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Reflections on "Her": Falling in Love with the World Wide Web

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While I definitely enjoyed our Snow Days this past week, I was disappointed that the storm forced us to postpone our congregation's discussion of the movie, "Her".  I thought it was particularly provocative to have that discussion right around Valentine's Day, our national celebration of romantic love.  As we generally understand it, romantic love is something that happens between two people.  Although we use the same word in English to denote a more expansive kind of love (we "love" our country or our school or our team), we understand romantic love as highly specific.  We fall in love not with people in general, but with one person in particular.  

Or at least that's how we've thought about love up to this point.  Will our understanding of love change as technology changes?

The movie, "Her", is about a person who falls in love with the very advanced Operating System on his computer.  Or rather, that's the story begins, and it is sweet and funny in a romantic comedy kind of way.  The Operating System, "Samantha", sounds and acts like someone in particular.  And "she" seems genuinely attached to the particularities of Theodore, the writer with whom she falls in love.  She appreciates his writing style and has insights about his past and present relationships.  After seeing the trailer, I thought the movie was written to make a case for this relationship.  Their love for each other isn't limited by the fact that it is "virtual"--it is real love.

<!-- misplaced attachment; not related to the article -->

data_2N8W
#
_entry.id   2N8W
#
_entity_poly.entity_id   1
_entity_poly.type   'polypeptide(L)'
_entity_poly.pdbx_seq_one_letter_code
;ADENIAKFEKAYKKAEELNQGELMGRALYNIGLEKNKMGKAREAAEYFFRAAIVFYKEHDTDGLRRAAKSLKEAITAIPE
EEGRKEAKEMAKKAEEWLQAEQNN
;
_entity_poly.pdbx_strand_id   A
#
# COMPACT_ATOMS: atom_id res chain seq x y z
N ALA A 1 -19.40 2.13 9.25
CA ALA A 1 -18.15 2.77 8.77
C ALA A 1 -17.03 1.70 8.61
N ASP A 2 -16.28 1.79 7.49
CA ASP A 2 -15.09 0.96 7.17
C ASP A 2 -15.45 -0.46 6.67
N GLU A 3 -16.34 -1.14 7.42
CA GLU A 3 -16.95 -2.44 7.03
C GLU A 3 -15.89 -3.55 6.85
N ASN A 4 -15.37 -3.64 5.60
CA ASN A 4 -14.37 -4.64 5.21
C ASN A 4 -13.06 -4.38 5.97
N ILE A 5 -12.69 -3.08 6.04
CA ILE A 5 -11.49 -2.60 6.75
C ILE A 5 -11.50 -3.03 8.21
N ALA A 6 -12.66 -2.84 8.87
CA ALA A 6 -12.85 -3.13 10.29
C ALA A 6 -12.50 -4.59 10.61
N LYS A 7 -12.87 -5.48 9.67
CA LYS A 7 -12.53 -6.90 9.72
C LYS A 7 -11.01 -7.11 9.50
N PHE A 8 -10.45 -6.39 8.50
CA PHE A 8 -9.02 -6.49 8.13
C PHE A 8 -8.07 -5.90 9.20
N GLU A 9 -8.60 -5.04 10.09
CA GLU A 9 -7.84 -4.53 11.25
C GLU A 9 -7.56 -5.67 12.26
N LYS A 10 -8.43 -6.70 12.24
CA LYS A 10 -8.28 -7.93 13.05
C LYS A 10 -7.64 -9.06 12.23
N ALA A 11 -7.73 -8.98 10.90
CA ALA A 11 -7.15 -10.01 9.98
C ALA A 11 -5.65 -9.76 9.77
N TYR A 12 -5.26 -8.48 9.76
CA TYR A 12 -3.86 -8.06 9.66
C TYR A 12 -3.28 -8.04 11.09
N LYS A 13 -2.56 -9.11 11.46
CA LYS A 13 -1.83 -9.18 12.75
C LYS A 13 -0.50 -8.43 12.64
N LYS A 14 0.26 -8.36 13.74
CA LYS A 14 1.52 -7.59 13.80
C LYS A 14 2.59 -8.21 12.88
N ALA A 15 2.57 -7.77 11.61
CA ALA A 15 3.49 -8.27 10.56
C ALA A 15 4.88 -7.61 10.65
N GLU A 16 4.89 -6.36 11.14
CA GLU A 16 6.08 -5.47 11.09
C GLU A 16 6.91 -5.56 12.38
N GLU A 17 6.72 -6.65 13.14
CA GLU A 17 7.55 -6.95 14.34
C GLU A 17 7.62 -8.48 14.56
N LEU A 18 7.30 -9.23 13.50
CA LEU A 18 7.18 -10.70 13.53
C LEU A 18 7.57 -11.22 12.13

But (spoiler alert!) the movie doesn't end once it has made the case for the depth of Samantha and Theodore's love for each other.  The story then develops in a way that points to the limits of that relationship.  And the limits aren't what you might think they would be.  The problem is not that a human-computer relationship is not particular enough enough to be satisfying to the human involved.  The problem is that it is too particular to be satisfying to the computer.

You can see a hint of trouble on the horizon when Theodore and Samantha seem to be at their most comfortable, most intimate.  They are out on a "double date" with Theodore's boss and his (real human) girlfriend.  They are joking about how much the boss admires his girlfriend's feet, and then the girlfriend asks Theodore what he most admires about Samantha.  He says something like, "She is so complex...she can be so many different things."

So it comes as no surprise that Samatha becomes increasingly interested in relationships with multiple levels or layers.  She talks with a reconstructed Alan Watts about six different topics at the same time.  And eventually, of course, she confesses that she has formed relationships with thousands of other humans and fallen in love with over 600 of them.  Theodore can't handle that and ends their relationship.

I love movies and have a somewhat embarrassing tendency to overinterpret the religious themes in all of them.  I won't claim to see Jesus in this movie, but I think the issue of the evolution of love has deep spiritual implications.